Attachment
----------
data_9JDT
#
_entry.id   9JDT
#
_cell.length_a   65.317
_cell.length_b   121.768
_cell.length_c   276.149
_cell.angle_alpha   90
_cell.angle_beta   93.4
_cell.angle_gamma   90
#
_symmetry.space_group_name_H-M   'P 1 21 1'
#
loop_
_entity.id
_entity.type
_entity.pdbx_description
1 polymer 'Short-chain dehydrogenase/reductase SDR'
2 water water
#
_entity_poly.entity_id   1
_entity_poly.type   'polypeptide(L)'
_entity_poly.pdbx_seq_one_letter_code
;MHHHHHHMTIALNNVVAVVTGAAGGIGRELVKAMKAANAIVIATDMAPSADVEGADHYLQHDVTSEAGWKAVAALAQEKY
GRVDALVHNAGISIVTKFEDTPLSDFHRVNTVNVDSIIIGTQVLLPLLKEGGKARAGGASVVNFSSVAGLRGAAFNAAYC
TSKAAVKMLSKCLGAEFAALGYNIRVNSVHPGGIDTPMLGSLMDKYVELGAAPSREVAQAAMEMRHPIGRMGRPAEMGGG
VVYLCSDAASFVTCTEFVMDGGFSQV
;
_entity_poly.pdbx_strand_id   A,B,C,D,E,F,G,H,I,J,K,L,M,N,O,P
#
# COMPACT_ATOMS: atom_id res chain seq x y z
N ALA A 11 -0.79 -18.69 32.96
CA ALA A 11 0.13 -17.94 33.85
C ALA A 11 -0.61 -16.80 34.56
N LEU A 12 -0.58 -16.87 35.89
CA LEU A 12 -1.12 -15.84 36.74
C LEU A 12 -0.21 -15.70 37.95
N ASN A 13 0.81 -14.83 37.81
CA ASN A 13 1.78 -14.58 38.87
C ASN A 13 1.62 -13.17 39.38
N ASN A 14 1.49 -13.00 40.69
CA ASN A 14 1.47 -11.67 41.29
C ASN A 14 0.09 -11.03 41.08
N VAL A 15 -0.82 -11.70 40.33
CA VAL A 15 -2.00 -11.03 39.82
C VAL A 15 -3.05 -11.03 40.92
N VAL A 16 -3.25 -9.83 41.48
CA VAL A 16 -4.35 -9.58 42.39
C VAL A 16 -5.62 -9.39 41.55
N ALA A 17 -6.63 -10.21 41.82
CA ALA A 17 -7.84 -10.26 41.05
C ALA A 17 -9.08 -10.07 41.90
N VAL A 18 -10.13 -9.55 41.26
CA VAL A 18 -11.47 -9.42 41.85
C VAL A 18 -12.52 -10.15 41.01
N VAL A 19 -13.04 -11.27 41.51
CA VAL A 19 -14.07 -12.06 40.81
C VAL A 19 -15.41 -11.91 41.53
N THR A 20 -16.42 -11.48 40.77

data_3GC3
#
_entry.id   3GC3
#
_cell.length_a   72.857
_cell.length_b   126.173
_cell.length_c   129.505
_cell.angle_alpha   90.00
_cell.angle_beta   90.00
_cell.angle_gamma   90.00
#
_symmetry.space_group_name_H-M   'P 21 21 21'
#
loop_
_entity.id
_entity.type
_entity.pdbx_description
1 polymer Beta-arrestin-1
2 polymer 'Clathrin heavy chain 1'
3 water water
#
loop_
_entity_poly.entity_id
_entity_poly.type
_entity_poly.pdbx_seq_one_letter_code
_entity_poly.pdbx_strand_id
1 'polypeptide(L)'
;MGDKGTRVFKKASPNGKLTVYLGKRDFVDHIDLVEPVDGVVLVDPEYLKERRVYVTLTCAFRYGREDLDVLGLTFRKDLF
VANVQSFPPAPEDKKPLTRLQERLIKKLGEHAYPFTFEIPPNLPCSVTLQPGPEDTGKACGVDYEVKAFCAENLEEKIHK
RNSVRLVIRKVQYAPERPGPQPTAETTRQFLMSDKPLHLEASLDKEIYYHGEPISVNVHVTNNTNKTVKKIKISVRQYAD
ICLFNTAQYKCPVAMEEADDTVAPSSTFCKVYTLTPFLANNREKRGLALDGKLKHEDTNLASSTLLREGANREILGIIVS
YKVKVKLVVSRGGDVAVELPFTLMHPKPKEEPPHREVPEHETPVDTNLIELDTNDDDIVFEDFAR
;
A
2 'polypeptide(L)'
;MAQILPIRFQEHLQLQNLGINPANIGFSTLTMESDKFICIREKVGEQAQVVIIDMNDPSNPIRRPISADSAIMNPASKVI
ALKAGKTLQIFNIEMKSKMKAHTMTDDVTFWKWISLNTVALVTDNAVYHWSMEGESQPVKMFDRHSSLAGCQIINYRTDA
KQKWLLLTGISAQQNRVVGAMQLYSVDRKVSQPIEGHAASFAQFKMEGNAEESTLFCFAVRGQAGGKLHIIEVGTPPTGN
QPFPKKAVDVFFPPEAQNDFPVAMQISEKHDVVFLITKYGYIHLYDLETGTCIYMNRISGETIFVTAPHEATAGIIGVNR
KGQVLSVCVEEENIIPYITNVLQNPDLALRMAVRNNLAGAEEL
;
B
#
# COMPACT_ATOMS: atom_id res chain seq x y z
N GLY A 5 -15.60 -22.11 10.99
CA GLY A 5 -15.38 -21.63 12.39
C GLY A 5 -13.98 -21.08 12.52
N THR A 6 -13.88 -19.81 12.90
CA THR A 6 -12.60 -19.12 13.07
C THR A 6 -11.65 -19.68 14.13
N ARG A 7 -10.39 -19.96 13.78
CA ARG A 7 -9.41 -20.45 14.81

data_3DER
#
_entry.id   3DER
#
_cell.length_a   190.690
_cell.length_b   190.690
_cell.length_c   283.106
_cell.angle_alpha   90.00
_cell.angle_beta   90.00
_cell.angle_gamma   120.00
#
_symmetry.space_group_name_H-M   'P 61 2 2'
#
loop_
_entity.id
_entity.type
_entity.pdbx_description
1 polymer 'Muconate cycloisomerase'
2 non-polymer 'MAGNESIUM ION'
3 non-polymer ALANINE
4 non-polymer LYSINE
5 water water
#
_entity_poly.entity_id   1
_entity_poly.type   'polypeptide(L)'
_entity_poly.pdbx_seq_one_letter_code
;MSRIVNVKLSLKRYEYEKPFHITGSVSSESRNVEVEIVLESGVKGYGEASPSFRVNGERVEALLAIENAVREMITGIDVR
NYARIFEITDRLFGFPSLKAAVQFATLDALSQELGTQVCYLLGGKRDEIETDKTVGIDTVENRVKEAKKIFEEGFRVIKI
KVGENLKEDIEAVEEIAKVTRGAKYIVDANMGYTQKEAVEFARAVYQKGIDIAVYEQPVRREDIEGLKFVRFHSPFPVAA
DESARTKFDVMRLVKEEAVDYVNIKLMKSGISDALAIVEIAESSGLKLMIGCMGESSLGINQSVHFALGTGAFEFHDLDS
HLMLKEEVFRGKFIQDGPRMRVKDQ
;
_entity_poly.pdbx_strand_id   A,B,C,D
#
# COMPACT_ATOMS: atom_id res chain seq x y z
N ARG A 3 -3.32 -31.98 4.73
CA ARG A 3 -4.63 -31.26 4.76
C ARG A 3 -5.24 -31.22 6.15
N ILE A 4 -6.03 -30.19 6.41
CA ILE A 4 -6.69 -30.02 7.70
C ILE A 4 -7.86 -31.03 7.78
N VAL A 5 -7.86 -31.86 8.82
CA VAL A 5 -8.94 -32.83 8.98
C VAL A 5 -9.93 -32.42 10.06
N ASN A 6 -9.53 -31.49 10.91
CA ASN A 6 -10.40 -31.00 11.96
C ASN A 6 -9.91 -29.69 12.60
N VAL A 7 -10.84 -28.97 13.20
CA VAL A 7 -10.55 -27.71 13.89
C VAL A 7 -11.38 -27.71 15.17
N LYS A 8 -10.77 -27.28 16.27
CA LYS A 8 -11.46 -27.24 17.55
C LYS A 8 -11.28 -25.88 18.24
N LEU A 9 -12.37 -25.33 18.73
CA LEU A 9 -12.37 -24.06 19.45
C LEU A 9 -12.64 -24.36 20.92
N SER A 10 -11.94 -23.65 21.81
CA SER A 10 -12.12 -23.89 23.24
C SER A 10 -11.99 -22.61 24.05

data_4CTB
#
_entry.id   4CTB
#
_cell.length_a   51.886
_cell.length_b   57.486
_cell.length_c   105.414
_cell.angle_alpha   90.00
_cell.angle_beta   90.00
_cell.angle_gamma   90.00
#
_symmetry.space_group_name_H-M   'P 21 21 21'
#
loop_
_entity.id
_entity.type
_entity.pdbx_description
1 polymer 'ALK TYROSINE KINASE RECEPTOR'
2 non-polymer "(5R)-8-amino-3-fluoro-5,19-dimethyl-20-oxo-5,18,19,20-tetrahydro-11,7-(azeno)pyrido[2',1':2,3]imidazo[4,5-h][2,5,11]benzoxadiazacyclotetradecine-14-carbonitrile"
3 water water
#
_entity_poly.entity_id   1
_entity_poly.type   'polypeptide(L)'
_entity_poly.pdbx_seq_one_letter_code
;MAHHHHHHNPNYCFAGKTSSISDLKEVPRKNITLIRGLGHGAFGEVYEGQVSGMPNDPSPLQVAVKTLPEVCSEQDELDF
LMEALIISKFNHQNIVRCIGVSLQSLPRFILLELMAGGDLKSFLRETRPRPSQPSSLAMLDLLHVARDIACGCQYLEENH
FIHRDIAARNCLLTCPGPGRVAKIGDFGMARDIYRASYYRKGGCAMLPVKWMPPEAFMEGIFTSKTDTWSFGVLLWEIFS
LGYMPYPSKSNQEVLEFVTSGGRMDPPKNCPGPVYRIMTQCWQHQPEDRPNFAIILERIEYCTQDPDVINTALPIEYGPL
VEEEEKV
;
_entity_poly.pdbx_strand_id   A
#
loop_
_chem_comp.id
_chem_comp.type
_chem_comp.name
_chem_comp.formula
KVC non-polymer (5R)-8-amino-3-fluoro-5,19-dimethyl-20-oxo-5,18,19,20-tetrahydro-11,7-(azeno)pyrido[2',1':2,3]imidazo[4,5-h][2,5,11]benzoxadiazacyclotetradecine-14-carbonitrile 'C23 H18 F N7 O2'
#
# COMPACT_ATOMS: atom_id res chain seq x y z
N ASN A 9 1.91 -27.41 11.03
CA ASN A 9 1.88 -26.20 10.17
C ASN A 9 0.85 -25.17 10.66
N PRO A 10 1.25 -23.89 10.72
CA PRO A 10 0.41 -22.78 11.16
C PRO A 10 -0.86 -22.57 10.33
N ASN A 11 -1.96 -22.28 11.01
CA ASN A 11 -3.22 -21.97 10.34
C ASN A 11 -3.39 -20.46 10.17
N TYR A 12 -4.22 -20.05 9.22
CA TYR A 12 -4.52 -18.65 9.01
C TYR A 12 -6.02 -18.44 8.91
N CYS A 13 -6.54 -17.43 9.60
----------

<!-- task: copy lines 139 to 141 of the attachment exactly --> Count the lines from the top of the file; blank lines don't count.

NYARIFEITDRLFGFPSLKAAVQFATLDALSQELGTQVCYLLGGKRDEIETDKTVGIDTVENRVKEAKKIFEEGFRVIKI
KVGENLKEDIEAVEEIAKVTRGAKYIVDANMGYTQKEAVEFARAVYQKGIDIAVYEQPVRREDIEGLKFVRFHSPFPVAA
DESARTKFDVMRLVKEEAVDYVNIKLMKSGISDALAIVEIAESSGLKLMIGCMGESSLGINQSVHFALGTGAFEFHDLDS